Gaming the College Rankings

In education news this week, there’s a big story on an administrator at Claremont McKenna College who admitted to falsely reporting SAT statistics since 2005. The scores for each fall’s freshman class were generally inflated by an average of 10-20 points each. While seemingly insignificant, these scores most likely affected Claremont McKenna’s overall rankings in the U.S. News & World Report for best colleges.

The New York Times notes that in recent years, colleges have been gaming the system by twisting the meanings of rules, cherry-picking data, or simply lying:

In one recent example, Iona College in New Rochelle, north of New York City, acknowledged last fall that its employees had lied for years not only about test scores, but also about graduation rates, freshman retention, student-faculty ratio, acceptance rates and alumni giving.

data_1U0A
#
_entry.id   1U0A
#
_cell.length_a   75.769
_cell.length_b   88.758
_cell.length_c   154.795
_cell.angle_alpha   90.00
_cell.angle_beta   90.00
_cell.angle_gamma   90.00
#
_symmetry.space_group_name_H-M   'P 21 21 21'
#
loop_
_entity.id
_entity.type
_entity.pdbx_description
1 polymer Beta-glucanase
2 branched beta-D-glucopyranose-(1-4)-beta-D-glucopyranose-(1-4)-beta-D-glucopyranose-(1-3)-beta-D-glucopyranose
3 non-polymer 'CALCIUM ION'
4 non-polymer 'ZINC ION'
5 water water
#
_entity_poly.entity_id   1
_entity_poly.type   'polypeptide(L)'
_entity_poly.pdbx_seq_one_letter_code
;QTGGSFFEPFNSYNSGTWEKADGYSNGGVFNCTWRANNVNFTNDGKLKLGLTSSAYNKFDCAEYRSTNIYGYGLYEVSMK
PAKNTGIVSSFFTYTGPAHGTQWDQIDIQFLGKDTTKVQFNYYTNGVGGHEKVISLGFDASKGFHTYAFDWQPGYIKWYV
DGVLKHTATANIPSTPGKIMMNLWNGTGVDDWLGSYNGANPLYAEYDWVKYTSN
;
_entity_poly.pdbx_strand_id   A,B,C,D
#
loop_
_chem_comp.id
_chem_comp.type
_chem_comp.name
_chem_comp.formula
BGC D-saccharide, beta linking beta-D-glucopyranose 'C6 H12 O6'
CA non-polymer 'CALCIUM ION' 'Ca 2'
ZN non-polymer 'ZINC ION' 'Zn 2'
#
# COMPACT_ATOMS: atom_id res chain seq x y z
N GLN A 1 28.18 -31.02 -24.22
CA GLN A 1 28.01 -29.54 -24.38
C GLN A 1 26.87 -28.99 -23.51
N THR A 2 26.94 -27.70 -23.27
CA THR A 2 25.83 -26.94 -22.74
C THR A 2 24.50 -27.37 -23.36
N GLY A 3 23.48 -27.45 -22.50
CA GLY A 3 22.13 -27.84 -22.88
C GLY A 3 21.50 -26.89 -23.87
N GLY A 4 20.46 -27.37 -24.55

Other institutions have found ways to manipulate the data without outright dishonesty.

In 2008, Baylor University offered financial rewards to admitted students to retake the SAT in hopes of increasing its average score. Admissions directors say that some colleges delay admission of low-scoring students until January, excluding them from averages for the class admitted in September, while other colleges seek more applications to report a lower percentage of students accepted.

What I don’t understand is why there isn’t some standardized system for colleges to report their scores, admissions statistics, and the like. For example, when I take the SAT or the GRE, the company who administers the tests forwards my scores on my behalf. There is no ambiguity that these are my scores, and they are valid. I understand that colleges aren’t obligated to report their figures, but I think some kind of verification process would be helpful for millions of students that rely on this kind of data as they are (supposedly) making an informed decision about which college they want to attend.

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